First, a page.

Senator Art Eggleton

Politicians set aside partisan politics to tackle poverty

By 
  • June 20, 2012

OTTAWA - Politicians across party lines in the House of Commons and Senate have launched the all-party Anti-Poverty Caucus to examine ways to fight poverty across Canada.

“I think we all understand the moral issues,” said Senator Art Eggleton, a former Liberal cabinet minister and mayor of Toronto, one of three co-chairs at the June 12 launch. “We all understand this is not right for our country.”

Eggleton said the number of poor people in Canada is as large as the population of the Atlantic provinces with Saskatchewan added to the mix, and “One in four of those are children.”

Poverty drives up health care costs, he said, noting that a recent study had revealed poverty costs Canadians between $24-30 billion annually, “driving up our taxes and depressing our economy.”

NDP co-chair MP Jean Crowder stressed the importance of addressing poverty in a non-partisan way. Crowder has re-submitted a private member’s bill calling for a national anti-poverty strategy originally put forward by former NDP MP Tony Martin. Bill C-233 is based on the recommendations of the House of Commons Standing Committee on Human Resources that reached a non-partisan consensus.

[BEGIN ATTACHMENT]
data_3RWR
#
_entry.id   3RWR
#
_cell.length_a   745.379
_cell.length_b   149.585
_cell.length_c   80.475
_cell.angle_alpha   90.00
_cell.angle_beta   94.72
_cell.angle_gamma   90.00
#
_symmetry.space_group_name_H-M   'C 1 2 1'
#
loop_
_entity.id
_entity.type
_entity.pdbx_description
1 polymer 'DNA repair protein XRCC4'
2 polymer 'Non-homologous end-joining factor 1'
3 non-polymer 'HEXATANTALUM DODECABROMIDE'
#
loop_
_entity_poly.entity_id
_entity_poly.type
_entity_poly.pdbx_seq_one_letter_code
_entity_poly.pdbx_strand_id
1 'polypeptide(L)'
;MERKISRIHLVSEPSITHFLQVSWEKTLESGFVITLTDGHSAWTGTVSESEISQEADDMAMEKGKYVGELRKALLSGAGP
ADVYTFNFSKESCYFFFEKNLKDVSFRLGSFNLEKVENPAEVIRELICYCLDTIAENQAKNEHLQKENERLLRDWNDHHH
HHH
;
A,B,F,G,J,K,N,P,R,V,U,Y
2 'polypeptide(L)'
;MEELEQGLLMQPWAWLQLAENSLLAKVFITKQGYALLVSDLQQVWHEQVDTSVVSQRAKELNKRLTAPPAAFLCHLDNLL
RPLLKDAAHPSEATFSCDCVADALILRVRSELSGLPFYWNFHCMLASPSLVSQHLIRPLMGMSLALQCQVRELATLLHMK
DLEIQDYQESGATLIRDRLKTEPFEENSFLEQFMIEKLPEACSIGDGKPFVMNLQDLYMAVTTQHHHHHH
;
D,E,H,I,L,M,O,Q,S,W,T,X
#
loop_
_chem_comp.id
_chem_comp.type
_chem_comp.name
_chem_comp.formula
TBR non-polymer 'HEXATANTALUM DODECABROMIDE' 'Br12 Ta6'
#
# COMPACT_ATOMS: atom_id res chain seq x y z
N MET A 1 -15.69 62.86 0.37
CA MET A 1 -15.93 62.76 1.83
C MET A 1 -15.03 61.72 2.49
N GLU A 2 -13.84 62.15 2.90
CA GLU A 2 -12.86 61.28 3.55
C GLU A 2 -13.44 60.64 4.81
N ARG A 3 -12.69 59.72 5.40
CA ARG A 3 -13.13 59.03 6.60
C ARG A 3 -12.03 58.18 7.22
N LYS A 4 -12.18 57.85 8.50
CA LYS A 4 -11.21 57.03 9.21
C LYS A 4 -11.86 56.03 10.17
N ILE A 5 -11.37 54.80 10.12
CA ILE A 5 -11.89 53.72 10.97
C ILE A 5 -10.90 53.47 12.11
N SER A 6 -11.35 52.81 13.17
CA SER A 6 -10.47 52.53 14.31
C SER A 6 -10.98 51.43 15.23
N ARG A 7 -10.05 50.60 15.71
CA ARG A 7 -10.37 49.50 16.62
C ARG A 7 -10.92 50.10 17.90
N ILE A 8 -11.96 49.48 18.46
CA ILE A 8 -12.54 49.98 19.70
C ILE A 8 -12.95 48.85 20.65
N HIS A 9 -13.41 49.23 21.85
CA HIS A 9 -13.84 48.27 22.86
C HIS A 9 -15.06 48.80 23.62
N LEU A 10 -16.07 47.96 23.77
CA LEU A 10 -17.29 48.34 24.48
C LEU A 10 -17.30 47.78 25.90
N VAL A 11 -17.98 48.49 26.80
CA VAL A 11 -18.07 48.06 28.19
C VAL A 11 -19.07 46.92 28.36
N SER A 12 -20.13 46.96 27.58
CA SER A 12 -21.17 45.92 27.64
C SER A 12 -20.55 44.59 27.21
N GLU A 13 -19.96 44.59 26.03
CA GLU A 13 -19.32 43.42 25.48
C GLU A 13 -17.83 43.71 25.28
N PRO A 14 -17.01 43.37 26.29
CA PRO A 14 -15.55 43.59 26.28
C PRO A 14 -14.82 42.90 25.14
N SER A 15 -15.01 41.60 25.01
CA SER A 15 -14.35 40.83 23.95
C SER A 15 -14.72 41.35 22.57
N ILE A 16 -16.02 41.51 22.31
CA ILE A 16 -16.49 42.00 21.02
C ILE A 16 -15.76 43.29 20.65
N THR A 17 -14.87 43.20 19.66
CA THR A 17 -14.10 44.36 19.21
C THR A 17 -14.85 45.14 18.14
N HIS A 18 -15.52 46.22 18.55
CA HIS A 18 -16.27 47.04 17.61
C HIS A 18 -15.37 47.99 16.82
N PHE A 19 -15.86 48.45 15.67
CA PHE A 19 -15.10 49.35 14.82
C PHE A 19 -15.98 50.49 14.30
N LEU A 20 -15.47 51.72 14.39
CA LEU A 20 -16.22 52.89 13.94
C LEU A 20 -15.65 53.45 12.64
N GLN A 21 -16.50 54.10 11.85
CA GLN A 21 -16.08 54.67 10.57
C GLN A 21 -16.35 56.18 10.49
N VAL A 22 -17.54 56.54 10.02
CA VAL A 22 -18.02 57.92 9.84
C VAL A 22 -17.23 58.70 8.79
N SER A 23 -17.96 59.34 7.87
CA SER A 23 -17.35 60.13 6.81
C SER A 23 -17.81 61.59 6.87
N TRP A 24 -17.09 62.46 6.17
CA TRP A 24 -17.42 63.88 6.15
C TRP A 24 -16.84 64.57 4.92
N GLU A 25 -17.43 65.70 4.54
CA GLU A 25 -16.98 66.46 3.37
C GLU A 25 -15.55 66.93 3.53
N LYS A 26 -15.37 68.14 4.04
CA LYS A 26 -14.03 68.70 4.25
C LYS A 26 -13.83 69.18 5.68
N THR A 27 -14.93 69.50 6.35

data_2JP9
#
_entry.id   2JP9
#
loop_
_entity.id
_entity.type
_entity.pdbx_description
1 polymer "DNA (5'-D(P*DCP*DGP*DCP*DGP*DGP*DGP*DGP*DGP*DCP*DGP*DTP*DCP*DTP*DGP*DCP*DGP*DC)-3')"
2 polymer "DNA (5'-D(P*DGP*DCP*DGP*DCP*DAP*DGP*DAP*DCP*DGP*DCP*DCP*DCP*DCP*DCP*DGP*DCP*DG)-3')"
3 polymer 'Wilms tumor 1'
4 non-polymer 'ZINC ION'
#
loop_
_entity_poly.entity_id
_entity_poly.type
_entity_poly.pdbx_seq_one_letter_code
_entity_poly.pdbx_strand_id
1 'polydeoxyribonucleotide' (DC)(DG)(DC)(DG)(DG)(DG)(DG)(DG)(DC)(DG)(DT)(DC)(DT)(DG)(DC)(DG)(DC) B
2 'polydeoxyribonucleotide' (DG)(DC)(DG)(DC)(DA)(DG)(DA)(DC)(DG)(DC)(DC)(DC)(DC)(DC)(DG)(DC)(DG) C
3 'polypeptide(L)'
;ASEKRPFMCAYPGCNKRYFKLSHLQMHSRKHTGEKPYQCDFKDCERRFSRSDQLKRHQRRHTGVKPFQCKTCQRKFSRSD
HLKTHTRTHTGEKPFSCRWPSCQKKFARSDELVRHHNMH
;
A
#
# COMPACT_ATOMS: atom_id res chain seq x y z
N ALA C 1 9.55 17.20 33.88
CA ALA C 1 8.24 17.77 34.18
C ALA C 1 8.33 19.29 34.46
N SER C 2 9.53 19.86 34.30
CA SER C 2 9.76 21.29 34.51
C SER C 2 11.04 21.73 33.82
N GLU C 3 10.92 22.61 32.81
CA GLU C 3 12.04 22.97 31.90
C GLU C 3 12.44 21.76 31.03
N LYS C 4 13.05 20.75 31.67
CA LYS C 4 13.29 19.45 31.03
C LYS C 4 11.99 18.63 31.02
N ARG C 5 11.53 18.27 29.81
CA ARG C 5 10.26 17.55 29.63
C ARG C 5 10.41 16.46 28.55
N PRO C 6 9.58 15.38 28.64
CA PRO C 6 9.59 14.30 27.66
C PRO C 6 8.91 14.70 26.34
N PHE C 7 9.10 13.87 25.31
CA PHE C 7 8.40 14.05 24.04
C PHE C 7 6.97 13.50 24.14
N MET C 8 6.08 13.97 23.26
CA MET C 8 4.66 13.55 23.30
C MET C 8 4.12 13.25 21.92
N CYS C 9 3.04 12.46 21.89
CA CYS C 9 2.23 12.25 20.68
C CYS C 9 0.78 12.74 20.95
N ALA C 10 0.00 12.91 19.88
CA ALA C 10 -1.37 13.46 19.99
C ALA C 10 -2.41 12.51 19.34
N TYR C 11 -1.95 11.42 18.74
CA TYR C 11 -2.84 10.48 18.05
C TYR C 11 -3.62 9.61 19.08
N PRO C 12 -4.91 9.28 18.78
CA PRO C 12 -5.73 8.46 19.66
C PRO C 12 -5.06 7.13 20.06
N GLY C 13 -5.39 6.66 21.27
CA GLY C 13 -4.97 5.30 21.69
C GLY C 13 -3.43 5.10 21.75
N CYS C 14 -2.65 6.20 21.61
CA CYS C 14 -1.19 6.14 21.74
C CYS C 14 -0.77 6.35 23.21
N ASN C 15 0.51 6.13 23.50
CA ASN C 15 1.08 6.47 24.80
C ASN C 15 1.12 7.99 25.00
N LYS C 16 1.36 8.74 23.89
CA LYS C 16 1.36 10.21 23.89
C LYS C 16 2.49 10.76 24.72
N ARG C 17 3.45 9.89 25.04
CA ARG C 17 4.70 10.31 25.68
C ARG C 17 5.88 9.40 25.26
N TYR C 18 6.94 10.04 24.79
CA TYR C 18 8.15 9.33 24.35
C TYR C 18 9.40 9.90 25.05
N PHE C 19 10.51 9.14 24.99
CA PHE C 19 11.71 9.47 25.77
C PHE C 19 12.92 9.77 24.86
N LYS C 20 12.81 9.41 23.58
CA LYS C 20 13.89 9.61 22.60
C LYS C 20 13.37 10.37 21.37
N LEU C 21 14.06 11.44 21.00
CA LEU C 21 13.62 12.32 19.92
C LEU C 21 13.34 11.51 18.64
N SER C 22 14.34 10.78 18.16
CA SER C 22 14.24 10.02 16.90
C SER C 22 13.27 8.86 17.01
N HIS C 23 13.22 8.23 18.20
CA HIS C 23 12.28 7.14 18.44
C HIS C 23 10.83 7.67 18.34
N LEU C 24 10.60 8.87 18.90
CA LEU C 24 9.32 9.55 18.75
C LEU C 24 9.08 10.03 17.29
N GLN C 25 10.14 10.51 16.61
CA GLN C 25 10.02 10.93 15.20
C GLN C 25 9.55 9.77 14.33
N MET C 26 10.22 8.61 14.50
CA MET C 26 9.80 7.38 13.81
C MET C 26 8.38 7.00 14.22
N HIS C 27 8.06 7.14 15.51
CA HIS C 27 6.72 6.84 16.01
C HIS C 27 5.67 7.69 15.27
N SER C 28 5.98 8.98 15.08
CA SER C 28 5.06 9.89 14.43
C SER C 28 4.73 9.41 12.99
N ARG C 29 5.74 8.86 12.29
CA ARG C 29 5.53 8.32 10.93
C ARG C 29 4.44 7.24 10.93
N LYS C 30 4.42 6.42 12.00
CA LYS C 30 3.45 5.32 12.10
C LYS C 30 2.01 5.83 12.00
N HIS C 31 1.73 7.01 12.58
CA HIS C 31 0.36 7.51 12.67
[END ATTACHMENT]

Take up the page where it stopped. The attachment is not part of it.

Poverty is a moral issue, an economic issue and a social justice issue, Crowder said.  

“I’m looking forward to working together to tackle this in our all-party way,” she said, noting she hoped next June the caucus could celebrate some accomplishments.

The third co-chair, Conservative MP Michael Chong, is looking forward to the caucus providing “a forum to educate ourselves and Parliamentarians about the causes of poverty in this country.”

“The causes are often complex and multifaceted,” said Chong. When the causes of poverty are better understood, there can be “a second discussion on solutions.”

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